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The EU Common Fisheries Policy

The common fisheries policy is one of the key EU policies and also one of the most contentious areas of EU involvement. Although fisheries forms part of the common agricultural policy, the aims and priorities of the fisheries policy have tended to be different to those under the common agricultural policy.

So what sectors are affected by the common fisheries policy?

Fisheries actually forms part of the Common Agricultural Policy. Annex 1 of the Treaty states that the following are covered by the Common Fisheries Policy.

  • Fish, crustaceans and molluscs
  • Animal products not elsewhere specified or included; dead fish, crustaceans or molluscs unfit for human consumption.
  • Fats and oil, of fish and marine mammals, whether or not refined.
  • Preparations of fish, of crustaceans or molluscs.

What are the objectives of the Common fisheries policy (CFP)

All of the Member governments agreed when the last Treaty was being drafted that the objectives of the common fisheries policy should be:

  • to increase fishing productivity by promoting technical progress and by ensuring the rational development of fisheries production and the optimum utilisation of the factors of production, in particular labour;
  • to ensure a fair standard of living for the fishing community, in particular by increasing the individual earnings of persons engaged in fishing;
  • to stabilise markets;
  • to assure the availability of supplies;
  • to ensure that supplies reach consumers at reasonable prices.

In working out the common fisheries policy the EU should take account of:

  • the particular nature of fishing activity, which results from the social structure of fishing and from structural and natural disparities between the various fisheries regions;
  • the need to effect the appropriate adjustments by degrees;
  • the fact that in the Member States fisheries constitutes a sector closely linked with the economy as a whole.

In order to attain the objectives listed above, the Member governments agreed that a common organisation of agricultural markets would need to be established. These would take one of the following forms, depending on the product concerned:

(a) common rules on competition;

(b) compulsory coordination of the various national market organisations;

(c) a European market organisation.

The common organisation of fisheries markets might cover all measures to attain the above objectives, in particular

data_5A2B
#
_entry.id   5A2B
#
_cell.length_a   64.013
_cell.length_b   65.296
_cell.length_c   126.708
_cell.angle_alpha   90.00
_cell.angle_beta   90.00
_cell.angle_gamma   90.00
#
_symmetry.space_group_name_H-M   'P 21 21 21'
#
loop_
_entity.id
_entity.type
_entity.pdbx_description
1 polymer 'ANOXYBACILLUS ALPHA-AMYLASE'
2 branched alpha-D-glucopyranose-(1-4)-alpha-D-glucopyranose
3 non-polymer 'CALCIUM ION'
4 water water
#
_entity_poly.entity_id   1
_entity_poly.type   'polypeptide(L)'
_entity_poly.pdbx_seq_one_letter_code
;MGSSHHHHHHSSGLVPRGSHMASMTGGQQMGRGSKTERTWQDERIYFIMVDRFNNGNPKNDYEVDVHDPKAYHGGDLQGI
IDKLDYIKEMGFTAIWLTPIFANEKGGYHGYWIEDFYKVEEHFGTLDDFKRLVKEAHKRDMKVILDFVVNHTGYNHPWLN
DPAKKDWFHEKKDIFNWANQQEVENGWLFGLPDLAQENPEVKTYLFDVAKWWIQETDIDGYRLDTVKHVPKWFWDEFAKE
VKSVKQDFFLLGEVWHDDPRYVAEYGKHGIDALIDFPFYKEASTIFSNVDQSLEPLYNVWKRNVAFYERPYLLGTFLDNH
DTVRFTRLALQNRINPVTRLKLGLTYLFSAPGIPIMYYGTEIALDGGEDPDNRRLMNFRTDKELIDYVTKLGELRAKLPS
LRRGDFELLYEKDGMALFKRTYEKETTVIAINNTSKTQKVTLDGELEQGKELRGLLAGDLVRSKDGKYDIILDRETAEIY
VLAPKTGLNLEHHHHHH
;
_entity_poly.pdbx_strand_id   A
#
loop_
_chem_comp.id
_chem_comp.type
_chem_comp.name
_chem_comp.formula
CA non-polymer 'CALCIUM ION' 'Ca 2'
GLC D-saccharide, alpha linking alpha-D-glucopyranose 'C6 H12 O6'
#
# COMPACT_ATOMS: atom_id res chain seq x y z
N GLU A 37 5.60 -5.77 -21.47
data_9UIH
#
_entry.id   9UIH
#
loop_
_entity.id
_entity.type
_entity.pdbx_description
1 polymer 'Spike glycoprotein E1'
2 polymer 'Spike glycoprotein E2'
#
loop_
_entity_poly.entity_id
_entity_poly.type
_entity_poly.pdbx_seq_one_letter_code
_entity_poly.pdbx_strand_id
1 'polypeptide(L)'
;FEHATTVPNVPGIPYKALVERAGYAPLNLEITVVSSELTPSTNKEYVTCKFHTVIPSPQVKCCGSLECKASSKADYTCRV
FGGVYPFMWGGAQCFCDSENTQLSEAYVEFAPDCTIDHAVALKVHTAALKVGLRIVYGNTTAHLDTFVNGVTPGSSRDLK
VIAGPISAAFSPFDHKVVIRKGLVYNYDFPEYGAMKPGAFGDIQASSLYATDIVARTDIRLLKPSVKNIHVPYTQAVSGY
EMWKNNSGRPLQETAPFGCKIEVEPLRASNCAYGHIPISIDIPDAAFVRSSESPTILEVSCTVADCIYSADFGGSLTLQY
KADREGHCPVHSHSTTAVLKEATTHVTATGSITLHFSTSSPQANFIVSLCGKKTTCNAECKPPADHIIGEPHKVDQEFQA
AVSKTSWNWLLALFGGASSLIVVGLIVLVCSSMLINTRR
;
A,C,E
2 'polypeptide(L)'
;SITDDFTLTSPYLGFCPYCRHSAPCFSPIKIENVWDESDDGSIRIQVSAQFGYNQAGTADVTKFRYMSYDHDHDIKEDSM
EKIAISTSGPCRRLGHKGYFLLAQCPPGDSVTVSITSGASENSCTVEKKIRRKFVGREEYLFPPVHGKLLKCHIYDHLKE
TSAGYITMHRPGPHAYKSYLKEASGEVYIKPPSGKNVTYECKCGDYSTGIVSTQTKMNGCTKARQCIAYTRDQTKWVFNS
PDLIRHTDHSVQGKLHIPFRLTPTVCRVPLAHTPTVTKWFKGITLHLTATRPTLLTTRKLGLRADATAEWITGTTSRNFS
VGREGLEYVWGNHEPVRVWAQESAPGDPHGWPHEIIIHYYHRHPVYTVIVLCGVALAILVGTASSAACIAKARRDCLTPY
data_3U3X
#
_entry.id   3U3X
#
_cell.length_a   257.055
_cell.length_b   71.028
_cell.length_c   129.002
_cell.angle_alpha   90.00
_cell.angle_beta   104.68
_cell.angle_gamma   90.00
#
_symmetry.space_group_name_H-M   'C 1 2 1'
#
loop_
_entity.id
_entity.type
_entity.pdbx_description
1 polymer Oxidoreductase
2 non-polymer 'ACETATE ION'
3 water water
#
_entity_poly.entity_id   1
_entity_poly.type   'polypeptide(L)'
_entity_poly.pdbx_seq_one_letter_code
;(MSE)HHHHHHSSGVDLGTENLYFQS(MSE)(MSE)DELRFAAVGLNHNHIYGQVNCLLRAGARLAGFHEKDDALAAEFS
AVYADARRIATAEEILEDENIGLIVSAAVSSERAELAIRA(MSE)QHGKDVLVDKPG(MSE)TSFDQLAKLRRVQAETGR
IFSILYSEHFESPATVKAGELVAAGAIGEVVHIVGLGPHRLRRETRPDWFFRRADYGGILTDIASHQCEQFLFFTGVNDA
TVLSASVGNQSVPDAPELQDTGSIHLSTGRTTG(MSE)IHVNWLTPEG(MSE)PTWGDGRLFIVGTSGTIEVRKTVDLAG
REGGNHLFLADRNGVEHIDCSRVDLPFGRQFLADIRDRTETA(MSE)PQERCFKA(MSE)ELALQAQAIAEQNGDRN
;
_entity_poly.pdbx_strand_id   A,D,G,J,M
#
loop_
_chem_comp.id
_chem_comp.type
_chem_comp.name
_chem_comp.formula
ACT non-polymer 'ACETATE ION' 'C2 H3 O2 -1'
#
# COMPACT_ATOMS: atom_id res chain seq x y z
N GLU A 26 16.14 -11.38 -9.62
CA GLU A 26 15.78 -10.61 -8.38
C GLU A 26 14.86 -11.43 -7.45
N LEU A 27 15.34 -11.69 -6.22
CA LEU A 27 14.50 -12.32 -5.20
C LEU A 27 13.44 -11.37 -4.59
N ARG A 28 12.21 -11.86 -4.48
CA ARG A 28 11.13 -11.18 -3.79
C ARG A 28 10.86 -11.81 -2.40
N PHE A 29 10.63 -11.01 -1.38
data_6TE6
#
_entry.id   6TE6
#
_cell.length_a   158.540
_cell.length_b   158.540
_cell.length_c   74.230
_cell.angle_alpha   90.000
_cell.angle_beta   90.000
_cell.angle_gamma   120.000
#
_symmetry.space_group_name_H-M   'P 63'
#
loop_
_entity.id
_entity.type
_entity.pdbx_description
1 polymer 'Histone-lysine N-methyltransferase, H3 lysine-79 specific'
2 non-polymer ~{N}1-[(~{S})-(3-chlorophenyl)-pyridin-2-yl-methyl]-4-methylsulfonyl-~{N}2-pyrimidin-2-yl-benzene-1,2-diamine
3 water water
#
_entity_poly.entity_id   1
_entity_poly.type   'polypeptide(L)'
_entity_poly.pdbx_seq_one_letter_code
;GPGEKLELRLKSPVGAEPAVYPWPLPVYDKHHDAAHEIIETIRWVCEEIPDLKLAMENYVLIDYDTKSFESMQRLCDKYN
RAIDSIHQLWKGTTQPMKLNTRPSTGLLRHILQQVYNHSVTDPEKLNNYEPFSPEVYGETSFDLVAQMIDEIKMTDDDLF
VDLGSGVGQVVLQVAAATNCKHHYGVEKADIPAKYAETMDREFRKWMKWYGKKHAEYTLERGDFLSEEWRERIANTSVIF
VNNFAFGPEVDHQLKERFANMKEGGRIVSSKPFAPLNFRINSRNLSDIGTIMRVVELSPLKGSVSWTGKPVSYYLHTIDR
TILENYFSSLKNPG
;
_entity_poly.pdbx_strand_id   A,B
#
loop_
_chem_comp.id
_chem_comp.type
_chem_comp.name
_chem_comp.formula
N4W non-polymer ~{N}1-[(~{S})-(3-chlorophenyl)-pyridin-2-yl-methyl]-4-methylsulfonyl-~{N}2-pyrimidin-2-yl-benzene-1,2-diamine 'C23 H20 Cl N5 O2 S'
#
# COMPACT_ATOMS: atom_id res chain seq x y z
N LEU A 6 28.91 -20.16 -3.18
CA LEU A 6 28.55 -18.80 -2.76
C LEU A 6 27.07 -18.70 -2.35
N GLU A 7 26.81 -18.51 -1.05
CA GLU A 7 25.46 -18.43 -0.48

• The regulation of prices,  
  • Aids for the production and marketing of the various products,  
  • Storage and carryover arrangements and  
  • Common machinery for stabilising imports or exports.

The role of the common organisation of fisheries markets is limited to pursuing the objectives outlined above. Any discrimination between producers or consumers within the EU, by the common organisation of fisheries markets, should be excluded.

Any common price policy should be based on common criteria and uniform methods of calculation.

To enable the objectives set out above to be achieved, provision may be made within the framework of the CFP for measures such as:

  • an effective coordination of efforts in the spheres of:
    • vocational training,
    • of research and
    • of the dissemination of fisheries knowledge; this may include joint financing of projects or institutions;
  • joint measures to promote consumption of certain products.

Under the terms agreed by the Member governments when the last Treaty was signed, the Council may replace the national market organisations by a common organisation, subject to certain criteria.

Under the CFP, where in a Member State a product is subject to a national market organisation or to internal rules having equivalent effect which affects the competitive position of similar production in another Member State, a countervailing charge will be applied by Member States to imports of this product coming from the Member State where such organisation or rules exist, unless that State applies a countervailing charge on export.

It will be up to the Commission to fix the amount of these charges at the level required to redress the balance. The Commission may also authorise other measures to deal with this specific situation.

Fisheries is governed by the consultation procedure, and is also one area over which the EU has exclusive competence. The effect of exclusive competence means that Member States no longer have the power to introduce their own legislation in these areas. They can only act within the limits of strictly defined management/implementing powers delegated back to the national governments by the EU. If the EU comes out with legislation in these areas the national governments may come out with their own national legislation to implement them, but they may not come out with their own legislation outside of the EU framework, particularly anything that conflicts with EU law.

Given the far reaching powers that the EU has in this area, it is therefore vitally important for fishermen, and those affected by fishing policy, to get involved whilst the legislation is being drafted, so as to secure the best deal they can.